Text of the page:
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It’s (all but) over: Michigan’s 16 electoral votes go to Joe Biden

LANSING — In a ceremonial act made dramatic by a “credible threat of violence” that closed the Capitol, 16 Michiganders gathered in the state Senate on Monday to officially cast their Electoral College votes for Democrat President-elect Joe Biden. 

The elector signatures on “certificates of ascertainment” ended Republican President Donald Trump’s unprecedented and unsuccessful public pressure campaign to persuade Michigan’s Republican-led Legislature to discard Biden’s 154,188-vote win and swing the election to him.

The vote leaves Trump with just one clear move to fight what he continues to claim was a “rigged” election, and one that is even less likely to succeed than myriad lawsuits he and allies have lost: Imploring Congress to reject electors from contested states. 

“Michigan has chosen a clear winner for the office of president of the United States,” Gov. Gretchen Whitmer said moments before the Electoral College vote, which she presided over on the floor of the state Senate chambers. 

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“The people have spoken,” added Whitmer, who was a national co-chair for Biden’s campaign and is helping organize his Jan. 20 inauguration. “It was a safe, fair and secure election. It was the kind of election our Founding Fathers envisioned when they created this democracy and built this country.”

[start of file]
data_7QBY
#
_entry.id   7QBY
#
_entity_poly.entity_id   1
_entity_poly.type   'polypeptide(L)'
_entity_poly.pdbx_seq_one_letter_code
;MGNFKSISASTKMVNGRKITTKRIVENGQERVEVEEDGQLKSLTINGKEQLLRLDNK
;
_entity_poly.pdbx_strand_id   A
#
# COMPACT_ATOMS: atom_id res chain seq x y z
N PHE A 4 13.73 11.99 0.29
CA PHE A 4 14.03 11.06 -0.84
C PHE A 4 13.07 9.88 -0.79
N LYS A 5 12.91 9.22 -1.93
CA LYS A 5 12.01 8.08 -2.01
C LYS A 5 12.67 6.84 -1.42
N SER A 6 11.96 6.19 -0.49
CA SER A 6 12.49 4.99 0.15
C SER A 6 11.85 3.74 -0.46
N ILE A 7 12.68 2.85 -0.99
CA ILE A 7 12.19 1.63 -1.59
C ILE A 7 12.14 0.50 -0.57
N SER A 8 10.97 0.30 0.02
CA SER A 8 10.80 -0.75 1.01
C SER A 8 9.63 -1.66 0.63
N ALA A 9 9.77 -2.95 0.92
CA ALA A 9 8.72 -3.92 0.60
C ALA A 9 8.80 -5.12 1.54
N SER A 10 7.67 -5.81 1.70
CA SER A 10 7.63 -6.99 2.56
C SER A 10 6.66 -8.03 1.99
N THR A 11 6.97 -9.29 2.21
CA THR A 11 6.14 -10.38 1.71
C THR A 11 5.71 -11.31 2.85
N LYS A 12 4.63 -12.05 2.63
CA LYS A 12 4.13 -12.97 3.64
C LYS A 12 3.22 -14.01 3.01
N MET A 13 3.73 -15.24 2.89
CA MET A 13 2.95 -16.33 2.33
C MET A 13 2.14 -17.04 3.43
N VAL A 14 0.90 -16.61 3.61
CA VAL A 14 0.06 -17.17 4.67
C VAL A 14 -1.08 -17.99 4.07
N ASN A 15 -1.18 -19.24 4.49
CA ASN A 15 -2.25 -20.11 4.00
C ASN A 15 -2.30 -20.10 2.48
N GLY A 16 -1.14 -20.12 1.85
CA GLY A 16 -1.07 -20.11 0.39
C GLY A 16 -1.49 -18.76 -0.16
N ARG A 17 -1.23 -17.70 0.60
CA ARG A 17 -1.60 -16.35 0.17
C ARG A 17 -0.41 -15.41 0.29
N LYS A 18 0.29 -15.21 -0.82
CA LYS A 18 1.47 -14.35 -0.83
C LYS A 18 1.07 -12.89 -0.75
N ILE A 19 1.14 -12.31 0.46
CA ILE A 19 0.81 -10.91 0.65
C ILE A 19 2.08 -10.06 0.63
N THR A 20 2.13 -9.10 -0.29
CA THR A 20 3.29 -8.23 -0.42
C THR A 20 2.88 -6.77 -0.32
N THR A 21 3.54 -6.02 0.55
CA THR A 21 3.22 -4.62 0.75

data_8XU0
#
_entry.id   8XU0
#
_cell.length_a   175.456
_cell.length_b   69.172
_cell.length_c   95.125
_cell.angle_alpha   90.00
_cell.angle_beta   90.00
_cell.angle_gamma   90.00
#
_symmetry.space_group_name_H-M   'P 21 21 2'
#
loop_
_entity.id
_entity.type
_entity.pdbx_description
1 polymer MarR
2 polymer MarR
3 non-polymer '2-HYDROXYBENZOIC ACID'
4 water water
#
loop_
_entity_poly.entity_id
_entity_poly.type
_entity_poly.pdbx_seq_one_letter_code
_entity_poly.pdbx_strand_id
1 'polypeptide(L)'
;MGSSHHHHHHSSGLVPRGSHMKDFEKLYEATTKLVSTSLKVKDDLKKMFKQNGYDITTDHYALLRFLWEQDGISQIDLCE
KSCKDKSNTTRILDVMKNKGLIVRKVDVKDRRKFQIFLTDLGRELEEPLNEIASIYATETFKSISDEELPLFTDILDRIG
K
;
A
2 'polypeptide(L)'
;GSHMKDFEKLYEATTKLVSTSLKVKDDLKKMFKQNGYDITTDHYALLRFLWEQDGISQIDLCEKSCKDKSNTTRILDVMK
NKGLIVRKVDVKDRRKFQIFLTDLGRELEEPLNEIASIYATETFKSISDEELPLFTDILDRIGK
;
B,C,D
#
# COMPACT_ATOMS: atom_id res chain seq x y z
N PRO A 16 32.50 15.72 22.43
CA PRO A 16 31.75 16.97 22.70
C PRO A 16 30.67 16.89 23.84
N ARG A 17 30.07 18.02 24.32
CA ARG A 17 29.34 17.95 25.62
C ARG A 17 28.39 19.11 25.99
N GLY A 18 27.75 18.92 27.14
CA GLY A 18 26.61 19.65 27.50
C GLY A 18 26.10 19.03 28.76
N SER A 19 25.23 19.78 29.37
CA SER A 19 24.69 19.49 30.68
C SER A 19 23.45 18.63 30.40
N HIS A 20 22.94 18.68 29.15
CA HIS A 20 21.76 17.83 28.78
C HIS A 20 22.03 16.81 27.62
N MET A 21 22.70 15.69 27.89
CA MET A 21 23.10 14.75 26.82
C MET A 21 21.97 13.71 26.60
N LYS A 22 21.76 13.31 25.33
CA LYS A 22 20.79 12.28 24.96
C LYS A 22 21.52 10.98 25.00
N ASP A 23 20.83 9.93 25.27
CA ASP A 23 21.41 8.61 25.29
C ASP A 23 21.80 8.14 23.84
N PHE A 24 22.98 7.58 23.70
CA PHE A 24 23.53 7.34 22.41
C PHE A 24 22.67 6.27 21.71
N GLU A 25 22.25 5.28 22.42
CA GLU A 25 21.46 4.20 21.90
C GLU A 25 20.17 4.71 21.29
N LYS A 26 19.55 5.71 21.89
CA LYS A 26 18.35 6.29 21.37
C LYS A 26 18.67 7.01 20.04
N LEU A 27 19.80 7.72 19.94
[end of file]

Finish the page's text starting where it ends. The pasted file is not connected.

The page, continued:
Similar scenes unfolded simultaneously across the country as electors gathered at state Capitols for the Electoral College vote. Biden is expected to win 306 electoral votes, the same amount Trump won in 2016 and well more than the 270 required to secure the presidency. 

The president and his attorneys have spent weeks trying to persuade Michigan Republicans to appoint their own pro-Trump electors because of unproven claims of fraud, a plan backed by at least one state lawmaker who was sanctioned earlier Monday after refusing to rule out the possibility of violence at the Capitol.

GOP leaders in the Michigan House and Senate on Monday closed all legislative offices  because of an undisclosed public safety threat, and Democrats had already chosen to keep the Capitol closed to the public because of COVID-19.  

With small protests expected outside, Michigan State Police offered electors security escorts into the building, where they were joined in a ceremonial signing by Gov. Gretchen Whitmer, Lt. Gov. Garlin Gilchrist, Secretary of State Jocelyn Benson, Attorney General Dana Nessel, Michigan Supreme Court Chief Justice Mary McCormack and others. 

A small group of Republican legislators, including Reps. Matt Maddock of Milford and Daire Rendon of Lake City, reportedly attempted to usher their own “electors” into the Michigan Capitol but were rebuffed and refused entry by state police.

The actual vote in the Michigan Capitol was routine. One elector could not attend, and colleagues spent 15 minutes going through a laborious process to appoint a replacement, Sharon Baseman of Huntington Woods, who joined them in the formal vote. 

"The electors have unanimously cast 16 votes for Joseph R. Biden," Michigan Democratic Party Chair Lavora Barnes announced at around 2:49 p.m., shortly before a similarly unanimous vote for Kamala Harris as vice president.